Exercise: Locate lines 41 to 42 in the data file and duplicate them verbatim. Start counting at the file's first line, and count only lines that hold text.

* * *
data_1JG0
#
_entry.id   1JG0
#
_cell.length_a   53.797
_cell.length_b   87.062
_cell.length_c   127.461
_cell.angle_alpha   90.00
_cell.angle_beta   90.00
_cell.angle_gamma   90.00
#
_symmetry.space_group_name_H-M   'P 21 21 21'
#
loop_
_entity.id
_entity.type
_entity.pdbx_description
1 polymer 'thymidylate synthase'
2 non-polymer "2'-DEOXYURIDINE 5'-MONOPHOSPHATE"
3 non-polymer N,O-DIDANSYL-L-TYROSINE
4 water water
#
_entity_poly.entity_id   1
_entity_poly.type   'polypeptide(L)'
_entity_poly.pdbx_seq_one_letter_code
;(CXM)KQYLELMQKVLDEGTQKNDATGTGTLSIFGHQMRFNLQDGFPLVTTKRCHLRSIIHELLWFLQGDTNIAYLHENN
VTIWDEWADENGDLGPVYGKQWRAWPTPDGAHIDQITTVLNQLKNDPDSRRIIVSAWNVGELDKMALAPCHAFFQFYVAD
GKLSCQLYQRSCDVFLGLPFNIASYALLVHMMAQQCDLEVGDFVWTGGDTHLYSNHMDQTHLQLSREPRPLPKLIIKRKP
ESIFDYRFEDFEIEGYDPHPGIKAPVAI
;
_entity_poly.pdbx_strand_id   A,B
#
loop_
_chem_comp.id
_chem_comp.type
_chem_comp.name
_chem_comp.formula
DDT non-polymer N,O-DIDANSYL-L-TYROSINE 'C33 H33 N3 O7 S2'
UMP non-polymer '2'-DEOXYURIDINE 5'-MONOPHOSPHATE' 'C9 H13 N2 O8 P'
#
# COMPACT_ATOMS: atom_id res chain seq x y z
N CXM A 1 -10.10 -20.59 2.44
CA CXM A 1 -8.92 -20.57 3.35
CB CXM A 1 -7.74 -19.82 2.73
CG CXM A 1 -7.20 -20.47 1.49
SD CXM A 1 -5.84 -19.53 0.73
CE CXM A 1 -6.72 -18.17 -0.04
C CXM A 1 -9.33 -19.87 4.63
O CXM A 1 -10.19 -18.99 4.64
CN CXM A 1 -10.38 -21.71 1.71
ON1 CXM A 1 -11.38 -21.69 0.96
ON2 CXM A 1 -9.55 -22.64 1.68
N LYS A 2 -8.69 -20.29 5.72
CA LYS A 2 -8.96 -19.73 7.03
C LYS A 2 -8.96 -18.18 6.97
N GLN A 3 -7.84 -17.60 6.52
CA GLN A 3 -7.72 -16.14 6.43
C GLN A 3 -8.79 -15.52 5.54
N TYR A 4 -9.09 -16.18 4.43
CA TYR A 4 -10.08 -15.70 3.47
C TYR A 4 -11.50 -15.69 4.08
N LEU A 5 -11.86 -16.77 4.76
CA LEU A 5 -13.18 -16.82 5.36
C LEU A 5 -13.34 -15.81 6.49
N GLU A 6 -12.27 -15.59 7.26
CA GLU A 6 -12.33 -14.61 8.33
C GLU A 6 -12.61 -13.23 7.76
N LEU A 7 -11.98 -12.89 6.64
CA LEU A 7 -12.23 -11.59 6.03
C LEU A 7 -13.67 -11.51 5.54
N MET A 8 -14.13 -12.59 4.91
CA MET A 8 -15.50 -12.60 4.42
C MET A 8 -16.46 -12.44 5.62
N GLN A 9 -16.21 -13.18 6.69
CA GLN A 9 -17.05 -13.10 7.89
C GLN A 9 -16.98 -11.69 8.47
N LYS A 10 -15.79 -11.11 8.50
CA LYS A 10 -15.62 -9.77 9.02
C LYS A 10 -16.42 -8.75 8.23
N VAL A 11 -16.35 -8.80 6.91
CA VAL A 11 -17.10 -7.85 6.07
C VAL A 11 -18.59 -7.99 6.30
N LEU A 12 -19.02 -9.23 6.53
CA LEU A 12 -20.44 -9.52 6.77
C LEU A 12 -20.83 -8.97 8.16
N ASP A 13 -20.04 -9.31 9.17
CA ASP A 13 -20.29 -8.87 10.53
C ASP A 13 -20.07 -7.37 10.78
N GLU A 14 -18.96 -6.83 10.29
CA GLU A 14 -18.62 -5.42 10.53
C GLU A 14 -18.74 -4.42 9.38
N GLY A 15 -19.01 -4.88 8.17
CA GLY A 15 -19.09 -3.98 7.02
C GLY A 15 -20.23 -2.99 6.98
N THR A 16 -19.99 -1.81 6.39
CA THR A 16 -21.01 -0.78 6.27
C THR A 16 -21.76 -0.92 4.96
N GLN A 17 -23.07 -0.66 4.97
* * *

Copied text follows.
# COMPACT_ATOMS: atom_id res chain seq x y z
N CXM A 1 -10.10 -20.59 2.44